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Ghedini and Hindemith
96117 (Brilliant Classics, CD)
FIRST RELEASE (1 June 2022)
Playing time: [c55']
Booklet pages: 7
℗ 2022 Brilliant Classics
© 2022 Brilliant Classics
Main country of recording: Italy
Country of manufacture: European Union
Reviewer: Geoff Pearce
Review of Ghedini and Hindemith published on 16 June 2022
Simonide Braconi, viola, viola d'amore
Enrico Bronzi, cello
The strings of the Nuova Orchestra da Camera 'Ferruccio Busoni'
Lucio Degani, first violin (tracks 2-6)
Massimo Belli, conductor
Giorgio Federico Ghedini (1892-1965):
1 Musica da Concerto for Viola, Viola d'Amore and String orchestra (1953)
Paul Hindemith (1895-1963):
Fünf Stücke for String Orchestra, Op 44 (1927)
2 Langsam (Lento)
3 Langsam. Schnell (Lento. Veloce)
4 Lebhaft (Vivace)
5 Sehr Langsam (Molto lento)
6 Lebhaft (Vivace)
7 Musica Concertante for Cello and String Orchestra (1962)
Recorded 19-20 December [2021?] at the Hydrodynamic Power Station, Porto Vecchio, Trieste, Italy.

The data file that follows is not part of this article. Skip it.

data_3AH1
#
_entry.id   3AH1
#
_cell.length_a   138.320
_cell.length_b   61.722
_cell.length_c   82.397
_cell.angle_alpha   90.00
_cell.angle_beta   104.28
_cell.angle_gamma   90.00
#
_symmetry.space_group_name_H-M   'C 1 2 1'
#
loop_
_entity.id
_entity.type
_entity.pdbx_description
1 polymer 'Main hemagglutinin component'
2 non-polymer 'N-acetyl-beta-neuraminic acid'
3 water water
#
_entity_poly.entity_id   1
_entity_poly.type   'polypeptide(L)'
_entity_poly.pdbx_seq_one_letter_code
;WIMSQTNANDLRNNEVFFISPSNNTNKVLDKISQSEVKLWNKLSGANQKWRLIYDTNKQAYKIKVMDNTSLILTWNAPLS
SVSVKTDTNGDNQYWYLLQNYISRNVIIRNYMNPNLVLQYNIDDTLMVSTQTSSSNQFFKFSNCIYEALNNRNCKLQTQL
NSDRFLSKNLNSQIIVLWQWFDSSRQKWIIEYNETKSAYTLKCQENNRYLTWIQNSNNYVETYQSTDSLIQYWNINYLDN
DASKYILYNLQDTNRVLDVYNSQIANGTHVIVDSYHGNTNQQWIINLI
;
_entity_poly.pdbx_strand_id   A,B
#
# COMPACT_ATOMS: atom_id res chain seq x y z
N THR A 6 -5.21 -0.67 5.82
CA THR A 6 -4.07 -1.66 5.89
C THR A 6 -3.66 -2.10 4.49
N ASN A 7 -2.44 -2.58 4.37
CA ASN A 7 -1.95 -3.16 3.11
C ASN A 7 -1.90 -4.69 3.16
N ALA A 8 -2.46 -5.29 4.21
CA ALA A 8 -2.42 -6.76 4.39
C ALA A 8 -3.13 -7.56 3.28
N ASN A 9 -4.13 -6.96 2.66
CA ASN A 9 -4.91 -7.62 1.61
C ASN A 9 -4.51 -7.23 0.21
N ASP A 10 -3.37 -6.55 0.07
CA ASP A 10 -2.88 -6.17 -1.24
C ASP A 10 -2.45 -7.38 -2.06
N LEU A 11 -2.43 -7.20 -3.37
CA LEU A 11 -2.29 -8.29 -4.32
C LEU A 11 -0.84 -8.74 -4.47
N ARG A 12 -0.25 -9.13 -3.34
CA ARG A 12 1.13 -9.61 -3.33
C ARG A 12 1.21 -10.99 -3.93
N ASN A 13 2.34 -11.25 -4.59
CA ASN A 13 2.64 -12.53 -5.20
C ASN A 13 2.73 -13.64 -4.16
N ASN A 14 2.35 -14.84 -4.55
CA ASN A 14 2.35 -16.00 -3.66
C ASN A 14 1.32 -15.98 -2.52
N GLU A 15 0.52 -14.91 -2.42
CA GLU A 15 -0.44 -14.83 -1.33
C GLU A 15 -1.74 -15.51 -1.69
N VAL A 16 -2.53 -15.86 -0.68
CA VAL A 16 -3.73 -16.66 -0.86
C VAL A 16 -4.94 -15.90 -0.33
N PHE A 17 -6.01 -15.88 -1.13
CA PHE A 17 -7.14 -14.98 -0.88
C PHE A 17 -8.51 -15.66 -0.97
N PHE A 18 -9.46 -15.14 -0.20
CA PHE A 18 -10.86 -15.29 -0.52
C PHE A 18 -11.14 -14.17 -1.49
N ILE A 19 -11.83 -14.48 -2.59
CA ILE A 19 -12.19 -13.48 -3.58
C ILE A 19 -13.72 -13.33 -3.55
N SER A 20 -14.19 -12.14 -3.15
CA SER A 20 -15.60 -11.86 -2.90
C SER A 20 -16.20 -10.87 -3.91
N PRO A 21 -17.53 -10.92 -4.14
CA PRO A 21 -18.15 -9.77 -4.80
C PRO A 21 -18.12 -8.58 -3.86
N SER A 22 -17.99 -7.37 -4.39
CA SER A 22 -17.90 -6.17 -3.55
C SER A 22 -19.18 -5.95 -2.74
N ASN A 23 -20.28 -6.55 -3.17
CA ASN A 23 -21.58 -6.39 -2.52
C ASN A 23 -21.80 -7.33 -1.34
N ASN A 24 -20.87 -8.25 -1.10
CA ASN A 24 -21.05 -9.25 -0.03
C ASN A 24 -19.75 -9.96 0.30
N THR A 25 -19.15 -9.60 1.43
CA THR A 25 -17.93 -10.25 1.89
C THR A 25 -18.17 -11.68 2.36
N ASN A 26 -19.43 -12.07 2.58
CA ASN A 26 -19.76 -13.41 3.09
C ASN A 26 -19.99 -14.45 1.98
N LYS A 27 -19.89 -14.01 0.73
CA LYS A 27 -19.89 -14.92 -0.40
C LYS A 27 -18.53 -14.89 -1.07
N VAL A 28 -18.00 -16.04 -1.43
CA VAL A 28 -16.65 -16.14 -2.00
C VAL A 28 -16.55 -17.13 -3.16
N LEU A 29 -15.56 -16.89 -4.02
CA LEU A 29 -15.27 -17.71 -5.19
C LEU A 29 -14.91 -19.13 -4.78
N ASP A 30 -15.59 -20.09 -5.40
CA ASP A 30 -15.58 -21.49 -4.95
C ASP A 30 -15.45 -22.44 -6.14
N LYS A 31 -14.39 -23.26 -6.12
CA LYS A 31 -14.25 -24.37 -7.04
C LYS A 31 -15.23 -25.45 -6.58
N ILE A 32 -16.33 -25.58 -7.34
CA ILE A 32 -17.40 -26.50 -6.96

New recordings of unfamiliar, imposing concertos by an Italian contemporary of Prokofiev. Born in 1892, Giorgio Federico Ghedini was among those Italian composers – like Martucci and Casella – who elected to devote most of their energies to music for the concert hall rather than the stage. Initially writing in a relatively conservative neoclassical idiom, Ghedini began to take his place in the front rank of modern Italian composers during the late 1930s, with a terse, boldly sculptured series of 'edifici sonori' (as the composer called them), in which Stravinsky's influence is unmistakable. After the war his style continued to evolve through engagement with the concerto genre and the concerto grosso ensemble with its roots in the Italian Baroque. The private, reflective, plaintive characters of both solo instruments are well matched to Ghedini's idiom by this point in his career. Dating from 1953, the Musica da concerto for viola and string orchestra is cast in a single span which disguises a traditional fast-slow-fast arch, though the viola's powerful presence frequently draws the pulse of the music away from convention and into earnest dialogue with the strings. Neoclassical counterpoint briefly surfaces near the beginning of the final section, but otherwise the Musica da concerto is remarkable for its sustained lyric intensity around the soloist's almost ubiquitous presence. Composed in 1962, the Musica concertante for cello and string orchestra is emphatically late music – Ghedini died three years later – which has attained a measure of serenity compared to the earlier viola work. Here the string orchestra and soloist engage in overlapping waves of melody and rhapsody, rising and falling across a continuous sixteen-minute span, comparable to but distinct from contemporary concertante works by Henze (Ode to the West Wind) and William Schuman (A Song of Orpheus).